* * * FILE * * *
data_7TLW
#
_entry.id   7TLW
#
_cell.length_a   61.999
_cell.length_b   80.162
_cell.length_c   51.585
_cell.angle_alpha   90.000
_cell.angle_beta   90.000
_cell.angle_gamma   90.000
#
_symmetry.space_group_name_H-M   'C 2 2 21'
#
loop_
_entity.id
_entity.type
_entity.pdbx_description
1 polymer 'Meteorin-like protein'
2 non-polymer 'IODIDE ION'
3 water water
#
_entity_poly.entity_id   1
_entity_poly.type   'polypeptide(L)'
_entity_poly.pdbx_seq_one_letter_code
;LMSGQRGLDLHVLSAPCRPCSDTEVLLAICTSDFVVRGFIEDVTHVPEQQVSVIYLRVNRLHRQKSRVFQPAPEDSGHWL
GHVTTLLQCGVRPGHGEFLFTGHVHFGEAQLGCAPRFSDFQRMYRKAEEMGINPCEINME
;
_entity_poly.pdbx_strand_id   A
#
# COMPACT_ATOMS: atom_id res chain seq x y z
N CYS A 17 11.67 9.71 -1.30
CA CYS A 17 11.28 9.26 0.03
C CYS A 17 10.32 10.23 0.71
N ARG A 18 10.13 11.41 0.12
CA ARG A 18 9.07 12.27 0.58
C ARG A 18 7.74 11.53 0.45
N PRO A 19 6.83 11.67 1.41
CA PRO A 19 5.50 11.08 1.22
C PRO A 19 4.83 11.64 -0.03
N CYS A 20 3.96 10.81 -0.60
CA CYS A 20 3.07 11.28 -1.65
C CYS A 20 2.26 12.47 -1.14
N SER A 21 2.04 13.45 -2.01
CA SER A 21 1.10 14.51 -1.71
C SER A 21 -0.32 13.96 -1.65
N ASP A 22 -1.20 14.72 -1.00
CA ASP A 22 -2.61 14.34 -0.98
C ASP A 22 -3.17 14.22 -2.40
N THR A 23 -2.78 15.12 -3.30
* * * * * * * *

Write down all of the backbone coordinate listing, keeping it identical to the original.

data_7TLW
#
_entry.id   7TLW
#
_cell.length_a   61.999
_cell.length_b   80.162
_cell.length_c   51.585
_cell.angle_alpha   90.000
_cell.angle_beta   90.000
_cell.angle_gamma   90.000
#
_symmetry.space_group_name_H-M   'C 2 2 21'
#
loop_
_entity.id
_entity.type
_entity.pdbx_description
1 polymer 'Meteorin-like protein'
2 non-polymer 'IODIDE ION'
3 water water
#
_entity_poly.entity_id   1
_entity_poly.type   'polypeptide(L)'
_entity_poly.pdbx_seq_one_letter_code
;LMSGQRGLDLHVLSAPCRPCSDTEVLLAICTSDFVVRGFIEDVTHVPEQQVSVIYLRVNRLHRQKSRVFQPAPEDSGHWL
GHVTTLLQCGVRPGHGEFLFTGHVHFGEAQLGCAPRFSDFQRMYRKAEEMGINPCEINME
;
_entity_poly.pdbx_strand_id   A
#
# COMPACT_ATOMS: atom_id res chain seq x y z
N CYS A 17 11.67 9.71 -1.30
CA CYS A 17 11.28 9.26 0.03
C CYS A 17 10.32 10.23 0.71
N ARG A 18 10.13 11.41 0.12
CA ARG A 18 9.07 12.27 0.58
C ARG A 18 7.74 11.53 0.45
N PRO A 19 6.83 11.67 1.41
CA PRO A 19 5.50 11.08 1.22
C PRO A 19 4.83 11.64 -0.03
N CYS A 20 3.96 10.81 -0.60
CA CYS A 20 3.07 11.28 -1.65
C CYS A 20 2.26 12.47 -1.14
N SER A 21 2.04 13.45 -2.01
CA SER A 21 1.10 14.51 -1.71
C SER A 21 -0.32 13.96 -1.65
N ASP A 22 -1.20 14.72 -1.00
CA ASP A 22 -2.61 14.34 -0.98
C ASP A 22 -3.17 14.22 -2.40
N THR A 23 -2.78 15.12 -3.30